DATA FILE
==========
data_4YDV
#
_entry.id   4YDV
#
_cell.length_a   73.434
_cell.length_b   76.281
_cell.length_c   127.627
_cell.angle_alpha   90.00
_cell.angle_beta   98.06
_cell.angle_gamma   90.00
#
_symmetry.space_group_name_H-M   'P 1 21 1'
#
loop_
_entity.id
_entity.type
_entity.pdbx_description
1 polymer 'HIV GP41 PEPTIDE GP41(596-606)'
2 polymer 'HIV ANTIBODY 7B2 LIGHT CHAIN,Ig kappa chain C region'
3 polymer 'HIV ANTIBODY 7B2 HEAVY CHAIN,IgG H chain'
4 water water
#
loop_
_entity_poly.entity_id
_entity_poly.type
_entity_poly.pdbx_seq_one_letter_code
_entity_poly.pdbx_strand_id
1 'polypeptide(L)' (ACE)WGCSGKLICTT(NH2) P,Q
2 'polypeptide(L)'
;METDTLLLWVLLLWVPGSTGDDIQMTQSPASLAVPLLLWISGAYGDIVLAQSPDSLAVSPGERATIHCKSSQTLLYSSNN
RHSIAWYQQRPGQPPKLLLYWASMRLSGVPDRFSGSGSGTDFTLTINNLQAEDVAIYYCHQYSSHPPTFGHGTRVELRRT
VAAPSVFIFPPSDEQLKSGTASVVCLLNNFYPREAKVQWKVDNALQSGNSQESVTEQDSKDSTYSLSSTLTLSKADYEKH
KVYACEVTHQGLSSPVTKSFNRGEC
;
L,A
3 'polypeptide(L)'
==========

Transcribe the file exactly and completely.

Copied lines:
data_4YDV
#
_entry.id   4YDV
#
_cell.length_a   73.434
_cell.length_b   76.281
_cell.length_c   127.627
_cell.angle_alpha   90.00
_cell.angle_beta   98.06
_cell.angle_gamma   90.00
#
_symmetry.space_group_name_H-M   'P 1 21 1'
#
loop_
_entity.id
_entity.type
_entity.pdbx_description
1 polymer 'HIV GP41 PEPTIDE GP41(596-606)'
2 polymer 'HIV ANTIBODY 7B2 LIGHT CHAIN,Ig kappa chain C region'
3 polymer 'HIV ANTIBODY 7B2 HEAVY CHAIN,IgG H chain'
4 water water
#
loop_
_entity_poly.entity_id
_entity_poly.type
_entity_poly.pdbx_seq_one_letter_code
_entity_poly.pdbx_strand_id
1 'polypeptide(L)' (ACE)WGCSGKLICTT(NH2) P,Q
2 'polypeptide(L)'
;METDTLLLWVLLLWVPGSTGDDIQMTQSPASLAVPLLLWISGAYGDIVLAQSPDSLAVSPGERATIHCKSSQTLLYSSNN
RHSIAWYQQRPGQPPKLLLYWASMRLSGVPDRFSGSGSGTDFTLTINNLQAEDVAIYYCHQYSSHPPTFGHGTRVELRRT
VAAPSVFIFPPSDEQLKSGTASVVCLLNNFYPREAKVQWKVDNALQSGNSQESVTEQDSKDSTYSLSSTLTLSKADYEKH
KVYACEVTHQGLSSPVTKSFNRGEC
;
L,A
3 'polypeptide(L)'